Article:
Monoclonal Antibodies


Monoclonal antibodies (MAbs for short) are an essential part of a molecular biologist's toolkit. But what exactly are these molecules? How and why are they used so extensively in molecular biology? The purpose of this web page is to answer these questions as best it can, and to direct you to further resources on the subject should you wish to research the topic more thoroughly.

What are monoclonal antibodies?

Antibodies are proteins produced by the B lymphocytes of the immune system in response to foreign proteins, called antigens. Antibodies function as markers, binding to the antigen so that the antigen molecules can be recognized and destroyed by phagocytes. The part of the antigen that the antibody binds to is called the epitope. The epitope is thus a short amino acid sequence that the antibody is able to recognize (Campbell NA, 1996).

Two features of the antibody-epitope relationship are key to the use of monoclonal antibodies as a molecular tool.

Structurally antibodies are proteins consisting of four polypeptide chains. These four chains form a quaternary structure somewhat resembling a Y shape. Figure 1 shows the three dimensional structure of immunoglobulin G, a typical antibody, and its schematic representation.

Figure 1. A -- 3-D representation of immunoglobulin G; B -- 3-D representation of immunoglobulin G color labelled to show the four polypeptide chains. These 3-D pictures are derived from the Rasmol representation of immunoglobulin G on the Davidson College Biology department web server.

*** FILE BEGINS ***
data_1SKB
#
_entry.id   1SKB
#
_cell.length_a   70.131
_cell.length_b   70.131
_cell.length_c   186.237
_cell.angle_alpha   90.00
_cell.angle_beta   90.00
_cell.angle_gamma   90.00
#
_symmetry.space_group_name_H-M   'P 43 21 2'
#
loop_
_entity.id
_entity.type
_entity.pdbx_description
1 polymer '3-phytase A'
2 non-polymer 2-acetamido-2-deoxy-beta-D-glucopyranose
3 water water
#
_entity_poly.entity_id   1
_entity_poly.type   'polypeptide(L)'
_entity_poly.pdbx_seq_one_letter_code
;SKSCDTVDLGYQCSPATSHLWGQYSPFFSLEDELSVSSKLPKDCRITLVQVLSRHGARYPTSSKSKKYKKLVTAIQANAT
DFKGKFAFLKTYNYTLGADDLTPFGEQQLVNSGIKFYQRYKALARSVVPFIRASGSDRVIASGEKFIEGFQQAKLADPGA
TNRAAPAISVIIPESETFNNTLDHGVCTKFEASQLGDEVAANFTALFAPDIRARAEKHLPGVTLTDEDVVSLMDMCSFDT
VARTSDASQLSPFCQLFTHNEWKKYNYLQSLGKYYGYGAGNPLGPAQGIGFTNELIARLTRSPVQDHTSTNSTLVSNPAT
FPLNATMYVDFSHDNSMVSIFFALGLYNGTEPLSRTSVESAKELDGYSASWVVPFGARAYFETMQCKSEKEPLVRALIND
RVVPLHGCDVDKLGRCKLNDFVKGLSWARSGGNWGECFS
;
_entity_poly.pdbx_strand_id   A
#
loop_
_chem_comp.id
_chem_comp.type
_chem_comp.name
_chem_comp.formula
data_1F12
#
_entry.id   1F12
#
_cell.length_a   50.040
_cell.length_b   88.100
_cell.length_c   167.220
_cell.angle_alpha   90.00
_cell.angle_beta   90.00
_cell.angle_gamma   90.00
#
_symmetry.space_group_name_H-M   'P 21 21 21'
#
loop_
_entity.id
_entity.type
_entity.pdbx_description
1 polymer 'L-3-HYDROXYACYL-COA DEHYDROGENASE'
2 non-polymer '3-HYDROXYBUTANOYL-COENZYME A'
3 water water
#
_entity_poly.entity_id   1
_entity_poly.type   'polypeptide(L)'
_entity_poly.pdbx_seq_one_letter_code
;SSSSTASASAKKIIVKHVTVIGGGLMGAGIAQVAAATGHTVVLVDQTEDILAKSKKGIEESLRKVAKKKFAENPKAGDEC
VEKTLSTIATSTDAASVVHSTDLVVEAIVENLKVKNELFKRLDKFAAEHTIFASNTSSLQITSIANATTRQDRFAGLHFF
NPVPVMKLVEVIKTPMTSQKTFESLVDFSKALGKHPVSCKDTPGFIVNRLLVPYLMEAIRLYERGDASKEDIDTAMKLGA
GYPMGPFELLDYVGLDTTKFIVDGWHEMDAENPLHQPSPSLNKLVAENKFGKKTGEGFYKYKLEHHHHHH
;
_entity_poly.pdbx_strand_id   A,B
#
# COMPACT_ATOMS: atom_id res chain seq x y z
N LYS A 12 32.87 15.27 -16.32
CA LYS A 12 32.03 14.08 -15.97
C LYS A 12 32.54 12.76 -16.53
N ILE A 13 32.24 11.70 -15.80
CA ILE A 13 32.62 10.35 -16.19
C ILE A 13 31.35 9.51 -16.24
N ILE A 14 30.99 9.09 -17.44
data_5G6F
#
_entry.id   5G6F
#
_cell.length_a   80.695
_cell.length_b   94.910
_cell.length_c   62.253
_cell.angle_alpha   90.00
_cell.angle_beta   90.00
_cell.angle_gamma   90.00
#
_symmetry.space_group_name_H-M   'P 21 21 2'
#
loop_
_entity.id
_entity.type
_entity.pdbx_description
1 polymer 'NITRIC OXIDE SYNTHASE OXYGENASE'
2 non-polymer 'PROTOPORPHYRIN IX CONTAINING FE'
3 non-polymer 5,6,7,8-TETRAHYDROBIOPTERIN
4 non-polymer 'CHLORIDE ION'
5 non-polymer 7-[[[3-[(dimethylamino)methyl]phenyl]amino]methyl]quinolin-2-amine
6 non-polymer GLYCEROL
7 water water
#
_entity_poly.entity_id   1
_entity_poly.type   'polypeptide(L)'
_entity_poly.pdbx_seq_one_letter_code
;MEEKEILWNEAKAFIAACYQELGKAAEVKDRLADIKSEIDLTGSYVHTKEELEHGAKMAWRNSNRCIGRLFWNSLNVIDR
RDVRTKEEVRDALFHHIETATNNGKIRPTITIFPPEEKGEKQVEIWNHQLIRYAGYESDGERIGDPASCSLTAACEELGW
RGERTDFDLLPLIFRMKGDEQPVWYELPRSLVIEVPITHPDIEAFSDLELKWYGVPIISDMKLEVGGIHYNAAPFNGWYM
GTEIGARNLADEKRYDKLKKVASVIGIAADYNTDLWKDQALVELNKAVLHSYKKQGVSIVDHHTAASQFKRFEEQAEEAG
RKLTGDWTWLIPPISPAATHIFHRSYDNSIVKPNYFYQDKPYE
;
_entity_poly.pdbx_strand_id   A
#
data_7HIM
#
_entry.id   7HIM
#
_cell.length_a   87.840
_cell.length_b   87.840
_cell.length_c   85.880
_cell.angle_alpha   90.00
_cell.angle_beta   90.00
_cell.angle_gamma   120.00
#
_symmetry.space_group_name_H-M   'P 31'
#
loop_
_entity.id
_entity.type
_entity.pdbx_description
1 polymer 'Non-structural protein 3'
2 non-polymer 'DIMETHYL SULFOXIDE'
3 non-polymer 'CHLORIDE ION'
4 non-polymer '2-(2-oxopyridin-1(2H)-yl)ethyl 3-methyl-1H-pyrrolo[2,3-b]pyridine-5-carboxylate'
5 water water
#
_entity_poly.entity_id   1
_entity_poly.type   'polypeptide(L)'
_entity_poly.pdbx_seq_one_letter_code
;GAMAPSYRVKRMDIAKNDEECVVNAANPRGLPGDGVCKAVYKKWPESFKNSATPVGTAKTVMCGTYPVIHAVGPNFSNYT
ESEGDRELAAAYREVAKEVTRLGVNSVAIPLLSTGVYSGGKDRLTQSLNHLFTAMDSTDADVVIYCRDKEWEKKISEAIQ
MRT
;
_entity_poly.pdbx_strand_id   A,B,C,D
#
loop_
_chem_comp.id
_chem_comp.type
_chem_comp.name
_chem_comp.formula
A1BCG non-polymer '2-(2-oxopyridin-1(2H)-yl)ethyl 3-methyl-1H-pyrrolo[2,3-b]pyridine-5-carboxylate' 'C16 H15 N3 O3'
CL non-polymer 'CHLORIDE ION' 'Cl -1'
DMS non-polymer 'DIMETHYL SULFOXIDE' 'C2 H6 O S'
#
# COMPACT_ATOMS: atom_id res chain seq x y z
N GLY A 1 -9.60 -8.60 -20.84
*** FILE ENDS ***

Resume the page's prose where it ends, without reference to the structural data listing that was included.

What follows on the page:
Each B cell in an organism synthesizes only one kind of antibody. In an organism, there is an entire population of different types of B cells and their respective antibodies that were produced in response to the various antigens that the organism had been exposed to. However to be useful as a tool, molecular biologists need substantial amounts of a single antibody (and that antibody alone). Therefore we need a method to culture a population of B cells derived from a single ancestral B cell, so that this population of B cells would allow us to harvest a single kind of antibody. This population of cells would be correctly described as monoclonal, and the antibodies produced by this population of B cells are called monoclonal antibodies. In contrast, antibodies obtained from the blood of an immunized animal are called polyclonal antibodies.

[Back to Table of Contents]

Production of monoclonal antibodies

The production of monoclonal antibodies was pioneered by Georges Kohler and Cesar Milstein in 1975. Let us see how their method, now tried and tested for over 20 years, would be applied in a particular case.

In order for us to isolate a B lymphocyte producing a certain antibody, we first have to induce the production of such a B cell in an organism. For example, if we need an antibody for avian SERCA2 protein, we would inject the protein into a mouse. This is typically done in two doses, an initial "priming" dose and a second "booster" dose 10 days later (Campbell MA, pers. comm.). Since the protein is of foreign origin, the mouse immune system recognizes it as such and soon some of the B cells in the mouse would begin production of the antibody to avian SERCA2.

A sample of B cells is extracted from the spleen of the mouse and added to a culture of myeloma cells (cancer cells). The intended result is the formation of hybridomas, cells formed by the fusion of a B cell and a myeloma cell. The fusion is done by using polyethylene glycol, a virus or by electroporation (Campbell MA, pers. comm.)